Pfizer CEO Wins Genesis Prize

Pfizer CEO Wins Genesis Prize

Albert Bourla was awarded the prestigious million-dollar prize, which he’s pledged to donate to causes that honor the memory of Greek Jews killed in the Holocaust.

Pfizer CEO Albert Bourla is the winner of this year’s Genesis Prize, sometimes called the “Jewish Nobel.”
Pfizer CEO Albert Bourla is the winner of this year’s Genesis Prize, sometimes called the “Jewish Nobel.”

This year’s Genesis Prize, sometimes called the “Jewish Nobel,” was awarded to Albert Bourla, the chairman and CEO of Pfizer. The award, which comes with a cash prize of $1 million, was awarded to Bourla for successfully leading the development of Pfizer’s now widely distributed COVID-19 vaccine.

Bourla, who is the son of Holocaust survivors from the Jewish community of Salonika in Greece, plans to donate the prize money to causes that perpetuate the memory of Holocaust survivors, particularly in his birthplace. His parents, uncle and sister were among only 2,000 Jews — out of a population of some 50,000 — to survive the Nazi occupation.

“I was brought up in a family who believed that each of us is only as strong as the bonds of our community,” Bourla said in accepting the award, “and that we are all called upon by God to repair the world. I look forward to being in Jerusalem to accept this honor in person, which symbolizes the triumph of science and a great hope for our future.”

Earlier, Bourla had recounted how his father had showed him an American visa that might have allowed him to immigrate to America. But his father stayed in Salonika, met and married Bourla’s mother, Sara, and raised the family there.

If Bourla’s father had come to America, there is a good chance that he might have ended up in Atlanta. Before the Holocaust, many members of the Greek Jewish community immigrated to Atlanta and founded Congregation Or VeShalom, which continues today off North Druid Hills Road, near I-85.

Bourla said that he would donate the prize money to causes that perpetuate the memory of Greek Jews from Salonica rounded up by the Nazis in 1942.

Rabbi Josh Hearshen, the congregation’s spiritual leader, greeted news of Bourla’s selection enthusiastically.

“The Genesis Prize is the greatest honor in the Jewish world. We are thrilled to see a visible Sephardic Jew be the honorary. In popular culture we associate cities like Warsaw, Kiev, Odessa, New York City and Jerusalem with Jewish culture and history. But Salonika, where Dr. Bourla grew up and was educated, was one of the greatest Jewish communities in every way. Its academia was unrivaled. Its commitments to Judaism and the Jewish people were tremendous.”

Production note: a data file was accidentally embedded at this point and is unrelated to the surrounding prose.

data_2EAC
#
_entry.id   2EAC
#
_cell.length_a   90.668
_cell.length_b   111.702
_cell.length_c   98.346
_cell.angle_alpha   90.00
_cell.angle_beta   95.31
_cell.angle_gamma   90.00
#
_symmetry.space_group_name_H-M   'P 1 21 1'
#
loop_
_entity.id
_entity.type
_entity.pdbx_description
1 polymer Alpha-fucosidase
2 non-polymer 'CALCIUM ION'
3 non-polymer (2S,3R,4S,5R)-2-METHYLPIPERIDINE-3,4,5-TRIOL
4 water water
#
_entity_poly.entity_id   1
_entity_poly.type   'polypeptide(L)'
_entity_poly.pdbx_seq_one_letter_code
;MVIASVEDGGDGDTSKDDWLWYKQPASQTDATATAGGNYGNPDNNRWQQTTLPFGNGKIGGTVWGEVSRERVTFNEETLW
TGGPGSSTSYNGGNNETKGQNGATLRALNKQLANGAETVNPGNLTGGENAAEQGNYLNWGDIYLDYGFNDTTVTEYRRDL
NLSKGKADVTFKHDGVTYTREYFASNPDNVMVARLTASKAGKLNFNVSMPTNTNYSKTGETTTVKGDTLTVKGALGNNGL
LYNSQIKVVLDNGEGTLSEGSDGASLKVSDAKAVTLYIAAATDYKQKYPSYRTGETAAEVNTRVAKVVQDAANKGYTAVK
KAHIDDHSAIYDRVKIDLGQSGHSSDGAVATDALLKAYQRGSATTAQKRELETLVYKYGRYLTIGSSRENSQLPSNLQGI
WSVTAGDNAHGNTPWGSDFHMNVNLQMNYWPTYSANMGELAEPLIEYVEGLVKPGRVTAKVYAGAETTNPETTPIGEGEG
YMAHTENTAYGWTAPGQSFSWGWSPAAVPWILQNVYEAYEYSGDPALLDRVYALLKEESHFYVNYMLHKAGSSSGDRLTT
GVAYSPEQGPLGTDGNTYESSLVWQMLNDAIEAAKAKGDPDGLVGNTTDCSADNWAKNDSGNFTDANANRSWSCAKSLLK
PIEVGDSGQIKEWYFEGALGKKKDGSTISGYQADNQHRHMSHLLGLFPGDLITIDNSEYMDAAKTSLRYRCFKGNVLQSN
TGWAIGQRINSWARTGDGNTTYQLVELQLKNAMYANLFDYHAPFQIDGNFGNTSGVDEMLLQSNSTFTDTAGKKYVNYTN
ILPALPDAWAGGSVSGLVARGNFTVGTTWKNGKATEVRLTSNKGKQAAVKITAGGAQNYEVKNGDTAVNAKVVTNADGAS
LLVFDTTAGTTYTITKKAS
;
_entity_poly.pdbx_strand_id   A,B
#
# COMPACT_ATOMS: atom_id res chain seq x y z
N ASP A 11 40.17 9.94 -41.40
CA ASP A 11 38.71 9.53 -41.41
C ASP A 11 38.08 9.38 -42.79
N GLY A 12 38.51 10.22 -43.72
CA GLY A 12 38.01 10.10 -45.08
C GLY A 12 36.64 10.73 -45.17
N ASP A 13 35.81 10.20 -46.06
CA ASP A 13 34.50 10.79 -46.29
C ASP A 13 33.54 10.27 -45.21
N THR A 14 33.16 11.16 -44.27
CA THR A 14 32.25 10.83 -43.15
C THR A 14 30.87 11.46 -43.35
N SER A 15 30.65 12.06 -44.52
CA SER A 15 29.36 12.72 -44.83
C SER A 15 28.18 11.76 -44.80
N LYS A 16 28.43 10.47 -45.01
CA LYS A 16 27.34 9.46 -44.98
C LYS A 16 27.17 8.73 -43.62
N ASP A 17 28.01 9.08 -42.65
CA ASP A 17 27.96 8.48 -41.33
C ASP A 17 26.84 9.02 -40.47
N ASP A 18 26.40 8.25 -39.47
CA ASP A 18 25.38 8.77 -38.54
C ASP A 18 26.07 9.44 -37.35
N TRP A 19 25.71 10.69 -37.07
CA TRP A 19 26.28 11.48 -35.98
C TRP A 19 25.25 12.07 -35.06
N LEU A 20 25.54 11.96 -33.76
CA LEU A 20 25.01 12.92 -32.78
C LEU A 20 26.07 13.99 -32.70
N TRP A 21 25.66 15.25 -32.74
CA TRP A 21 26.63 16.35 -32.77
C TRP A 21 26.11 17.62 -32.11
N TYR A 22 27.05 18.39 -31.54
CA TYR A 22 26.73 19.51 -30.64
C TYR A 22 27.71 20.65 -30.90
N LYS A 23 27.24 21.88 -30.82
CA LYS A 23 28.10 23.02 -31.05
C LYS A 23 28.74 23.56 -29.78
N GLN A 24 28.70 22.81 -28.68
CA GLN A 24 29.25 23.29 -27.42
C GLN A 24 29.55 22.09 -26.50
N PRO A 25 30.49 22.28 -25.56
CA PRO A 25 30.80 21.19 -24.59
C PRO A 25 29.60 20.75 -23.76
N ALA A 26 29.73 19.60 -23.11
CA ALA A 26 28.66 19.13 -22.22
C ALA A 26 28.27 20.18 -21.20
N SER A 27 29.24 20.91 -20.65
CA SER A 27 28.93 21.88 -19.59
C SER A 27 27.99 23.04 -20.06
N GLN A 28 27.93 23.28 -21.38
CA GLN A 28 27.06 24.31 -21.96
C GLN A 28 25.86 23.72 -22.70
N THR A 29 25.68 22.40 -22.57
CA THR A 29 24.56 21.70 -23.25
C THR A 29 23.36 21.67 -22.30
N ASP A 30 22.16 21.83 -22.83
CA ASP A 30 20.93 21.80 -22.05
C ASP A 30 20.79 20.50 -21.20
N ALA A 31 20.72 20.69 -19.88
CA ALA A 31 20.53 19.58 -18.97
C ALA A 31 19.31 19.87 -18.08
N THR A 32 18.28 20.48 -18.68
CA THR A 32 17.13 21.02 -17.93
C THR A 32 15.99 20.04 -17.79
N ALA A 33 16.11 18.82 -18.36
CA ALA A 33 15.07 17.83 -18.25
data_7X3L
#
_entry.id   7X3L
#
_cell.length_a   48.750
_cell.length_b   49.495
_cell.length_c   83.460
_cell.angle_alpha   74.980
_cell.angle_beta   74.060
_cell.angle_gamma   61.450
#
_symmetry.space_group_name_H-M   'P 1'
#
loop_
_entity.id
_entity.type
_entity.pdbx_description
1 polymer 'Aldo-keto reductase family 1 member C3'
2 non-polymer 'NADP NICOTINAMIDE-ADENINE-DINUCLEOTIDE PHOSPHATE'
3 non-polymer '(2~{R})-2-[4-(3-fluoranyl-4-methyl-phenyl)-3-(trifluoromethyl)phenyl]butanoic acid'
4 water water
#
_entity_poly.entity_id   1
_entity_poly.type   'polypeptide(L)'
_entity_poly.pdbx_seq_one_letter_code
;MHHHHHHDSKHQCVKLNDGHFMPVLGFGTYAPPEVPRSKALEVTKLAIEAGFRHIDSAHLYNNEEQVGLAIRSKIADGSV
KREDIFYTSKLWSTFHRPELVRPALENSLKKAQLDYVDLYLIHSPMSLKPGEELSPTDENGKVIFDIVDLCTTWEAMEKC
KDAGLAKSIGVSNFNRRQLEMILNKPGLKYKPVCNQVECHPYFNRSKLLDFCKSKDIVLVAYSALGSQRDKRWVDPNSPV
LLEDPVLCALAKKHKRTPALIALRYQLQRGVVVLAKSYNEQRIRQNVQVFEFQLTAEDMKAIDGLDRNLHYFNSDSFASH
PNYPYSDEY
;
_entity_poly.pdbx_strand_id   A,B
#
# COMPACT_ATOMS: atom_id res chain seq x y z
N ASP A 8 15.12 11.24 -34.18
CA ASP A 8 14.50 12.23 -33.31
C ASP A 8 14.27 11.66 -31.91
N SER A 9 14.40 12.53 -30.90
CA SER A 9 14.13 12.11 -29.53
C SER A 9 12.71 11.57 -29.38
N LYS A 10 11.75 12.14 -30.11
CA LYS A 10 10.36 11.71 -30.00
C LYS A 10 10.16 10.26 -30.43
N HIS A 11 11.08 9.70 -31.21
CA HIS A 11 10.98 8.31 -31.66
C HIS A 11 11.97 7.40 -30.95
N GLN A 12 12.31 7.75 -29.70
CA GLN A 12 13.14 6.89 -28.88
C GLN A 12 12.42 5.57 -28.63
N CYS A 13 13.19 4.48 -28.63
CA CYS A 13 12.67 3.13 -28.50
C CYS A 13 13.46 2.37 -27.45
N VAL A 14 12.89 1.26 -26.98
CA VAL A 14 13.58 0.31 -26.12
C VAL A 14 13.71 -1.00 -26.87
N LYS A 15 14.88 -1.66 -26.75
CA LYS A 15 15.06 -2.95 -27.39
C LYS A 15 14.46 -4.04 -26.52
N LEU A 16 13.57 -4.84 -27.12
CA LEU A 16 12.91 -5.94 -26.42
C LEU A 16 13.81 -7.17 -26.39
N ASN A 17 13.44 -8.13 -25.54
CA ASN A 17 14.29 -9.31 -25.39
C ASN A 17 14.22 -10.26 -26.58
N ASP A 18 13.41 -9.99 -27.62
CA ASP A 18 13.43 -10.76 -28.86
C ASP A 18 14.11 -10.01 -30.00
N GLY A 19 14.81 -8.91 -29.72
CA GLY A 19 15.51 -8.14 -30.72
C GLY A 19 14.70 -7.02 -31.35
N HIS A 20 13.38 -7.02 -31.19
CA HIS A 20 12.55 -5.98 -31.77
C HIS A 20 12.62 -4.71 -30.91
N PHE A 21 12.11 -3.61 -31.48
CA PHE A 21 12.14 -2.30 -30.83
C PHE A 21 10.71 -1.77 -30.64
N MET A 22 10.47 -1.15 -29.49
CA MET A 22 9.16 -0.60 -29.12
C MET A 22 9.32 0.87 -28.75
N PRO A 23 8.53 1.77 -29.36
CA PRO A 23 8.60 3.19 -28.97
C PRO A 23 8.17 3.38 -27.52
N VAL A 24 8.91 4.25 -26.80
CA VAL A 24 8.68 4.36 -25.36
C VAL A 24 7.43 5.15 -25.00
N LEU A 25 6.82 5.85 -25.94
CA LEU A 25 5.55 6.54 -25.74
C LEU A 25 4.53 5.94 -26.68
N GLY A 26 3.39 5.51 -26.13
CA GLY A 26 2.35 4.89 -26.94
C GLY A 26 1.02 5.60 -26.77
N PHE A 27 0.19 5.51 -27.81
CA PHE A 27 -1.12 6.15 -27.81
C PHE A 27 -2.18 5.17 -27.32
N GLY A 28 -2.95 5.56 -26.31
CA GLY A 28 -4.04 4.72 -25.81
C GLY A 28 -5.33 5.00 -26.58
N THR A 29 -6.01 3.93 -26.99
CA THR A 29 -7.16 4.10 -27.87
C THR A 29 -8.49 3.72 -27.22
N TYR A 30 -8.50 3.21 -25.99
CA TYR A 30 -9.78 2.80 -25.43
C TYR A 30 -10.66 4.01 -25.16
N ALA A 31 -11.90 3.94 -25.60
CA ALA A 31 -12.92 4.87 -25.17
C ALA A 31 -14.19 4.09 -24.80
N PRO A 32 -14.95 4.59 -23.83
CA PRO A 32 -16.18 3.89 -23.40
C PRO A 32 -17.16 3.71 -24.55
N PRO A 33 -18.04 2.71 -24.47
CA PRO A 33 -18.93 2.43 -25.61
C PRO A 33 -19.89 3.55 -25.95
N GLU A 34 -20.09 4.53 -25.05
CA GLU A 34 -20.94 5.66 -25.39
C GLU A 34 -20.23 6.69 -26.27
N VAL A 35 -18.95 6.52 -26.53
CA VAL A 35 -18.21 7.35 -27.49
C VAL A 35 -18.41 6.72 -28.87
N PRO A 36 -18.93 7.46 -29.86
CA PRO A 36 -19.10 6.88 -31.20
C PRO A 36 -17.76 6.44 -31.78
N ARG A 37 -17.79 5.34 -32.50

Hearshen also welcomed the announcement that Bourla would be donating his prize money to help perpetuate the memory of Greek Jews, a community, as Hearshen pointed out, that is often forgotten when we recall those that were decimated by the Nazis.

“I think that Dr. Bourla using his prize money to preserve the memories of the victims of the Holocaust and focusing on the Greek community will help in teaching the world about the sometimes-forgotten victims of the Shoah. It is notable that Dr. Bourla is being recognized for his commitment to the future in his overseeing the lifesaving COVID-19 vaccines and is using his winnings to show his commitment to the past.”

Among those recognized alongside Bourla in the Genesis Foundation announcement was Dr. Rochelle Walensky, who heads the CDC in Atlanta, as well as Jewish scientists who played key roles in the development of the COVID vaccine programs at Moderna, Johnson & Johnson and the Russian microbiology center where the Sputnik COVID-19 vaccine was created.

Dr. Rochelle Walensky was among the Jewish medical leaders honored in the Genesis announcement.

Pfizer, which developed its vaccine with the help of the German firm BioNTech and the financial assistance of the German government, declined to accept aid from the American government. The company developed the vaccine in about eight months, a process that ordinarily would have taken years. In announcing its latest financial results, Pfizer said that it has produced 3 billion doses of the vaccine in 2021 and anticipates that production will top 4 billion shots this year.

Stan Polovets, the co-founder and chairman of The Genesis Prize Foundation, founded the award in 2013 with $100 million in contributions from wealthy Russian Jews. He called this year’s award a proud moment for the world’s Jewish community.

“A people so small in number are having such an outsized impact on the global effort to save lives,” Polovets said. “Dr. Bourla is a bright star in the constellation of outstanding Jewish scientists and doctors in the forefront of fighting the pandemic.”

To select the winner of its annual prize, the Foundation solicits nominations from ordinary citizens around the world. In recent years over 200,000 people, over half of them from the U.S., have sent in their recommendations from various fields, including science, the arts, business and diplomacy.

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